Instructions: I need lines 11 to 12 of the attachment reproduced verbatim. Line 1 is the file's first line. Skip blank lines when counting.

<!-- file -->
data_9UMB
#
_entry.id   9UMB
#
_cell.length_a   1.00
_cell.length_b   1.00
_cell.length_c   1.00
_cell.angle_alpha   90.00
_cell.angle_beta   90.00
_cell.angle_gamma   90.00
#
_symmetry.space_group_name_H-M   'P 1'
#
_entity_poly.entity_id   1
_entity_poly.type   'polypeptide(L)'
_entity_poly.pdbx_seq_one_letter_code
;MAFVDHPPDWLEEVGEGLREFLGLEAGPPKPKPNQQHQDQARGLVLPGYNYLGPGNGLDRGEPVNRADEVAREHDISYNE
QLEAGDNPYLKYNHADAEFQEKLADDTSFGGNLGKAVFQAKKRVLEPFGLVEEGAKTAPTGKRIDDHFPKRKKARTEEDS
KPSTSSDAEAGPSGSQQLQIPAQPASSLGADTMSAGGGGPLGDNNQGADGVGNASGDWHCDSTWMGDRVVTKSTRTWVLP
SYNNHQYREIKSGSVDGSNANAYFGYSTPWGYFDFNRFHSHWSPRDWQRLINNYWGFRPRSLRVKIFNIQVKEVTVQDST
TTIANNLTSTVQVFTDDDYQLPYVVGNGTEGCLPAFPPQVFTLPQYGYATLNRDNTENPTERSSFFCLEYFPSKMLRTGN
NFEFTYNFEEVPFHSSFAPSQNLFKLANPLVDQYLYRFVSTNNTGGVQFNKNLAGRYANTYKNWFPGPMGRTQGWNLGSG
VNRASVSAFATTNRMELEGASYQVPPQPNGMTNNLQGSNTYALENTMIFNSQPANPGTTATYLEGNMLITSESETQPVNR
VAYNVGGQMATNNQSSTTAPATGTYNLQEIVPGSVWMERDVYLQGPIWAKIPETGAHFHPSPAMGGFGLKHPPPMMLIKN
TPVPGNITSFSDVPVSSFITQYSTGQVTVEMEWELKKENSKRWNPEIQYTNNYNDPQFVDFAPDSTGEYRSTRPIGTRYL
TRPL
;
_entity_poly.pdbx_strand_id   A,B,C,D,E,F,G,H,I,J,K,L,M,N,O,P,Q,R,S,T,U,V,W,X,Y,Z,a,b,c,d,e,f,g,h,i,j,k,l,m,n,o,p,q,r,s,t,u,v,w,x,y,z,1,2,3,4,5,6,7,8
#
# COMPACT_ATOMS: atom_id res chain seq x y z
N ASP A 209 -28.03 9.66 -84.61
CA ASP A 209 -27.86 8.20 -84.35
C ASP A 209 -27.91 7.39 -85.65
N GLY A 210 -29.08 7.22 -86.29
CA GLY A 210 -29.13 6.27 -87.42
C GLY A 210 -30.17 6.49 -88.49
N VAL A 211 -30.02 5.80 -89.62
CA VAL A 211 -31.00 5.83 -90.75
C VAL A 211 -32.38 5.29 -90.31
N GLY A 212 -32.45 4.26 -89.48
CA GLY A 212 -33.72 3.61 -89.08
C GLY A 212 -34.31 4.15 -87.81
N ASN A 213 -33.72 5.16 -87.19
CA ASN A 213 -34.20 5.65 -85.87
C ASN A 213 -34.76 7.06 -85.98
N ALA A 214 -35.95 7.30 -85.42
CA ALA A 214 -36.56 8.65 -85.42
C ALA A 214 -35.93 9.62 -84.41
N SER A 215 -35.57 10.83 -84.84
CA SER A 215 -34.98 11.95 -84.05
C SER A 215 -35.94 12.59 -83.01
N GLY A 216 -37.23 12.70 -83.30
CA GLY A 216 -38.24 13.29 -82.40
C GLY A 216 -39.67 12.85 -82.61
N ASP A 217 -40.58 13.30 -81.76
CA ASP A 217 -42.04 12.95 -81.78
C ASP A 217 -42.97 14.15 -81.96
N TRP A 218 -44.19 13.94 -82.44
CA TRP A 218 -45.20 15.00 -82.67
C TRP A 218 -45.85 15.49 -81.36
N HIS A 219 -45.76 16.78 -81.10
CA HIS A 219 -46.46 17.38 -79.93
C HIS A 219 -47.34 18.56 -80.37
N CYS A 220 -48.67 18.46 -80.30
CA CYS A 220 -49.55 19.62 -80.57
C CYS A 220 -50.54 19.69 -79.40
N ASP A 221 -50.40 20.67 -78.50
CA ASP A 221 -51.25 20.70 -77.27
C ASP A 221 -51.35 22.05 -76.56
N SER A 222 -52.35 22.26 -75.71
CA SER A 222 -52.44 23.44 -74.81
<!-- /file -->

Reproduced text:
#
_symmetry.space_group_name_H-M   'P 1'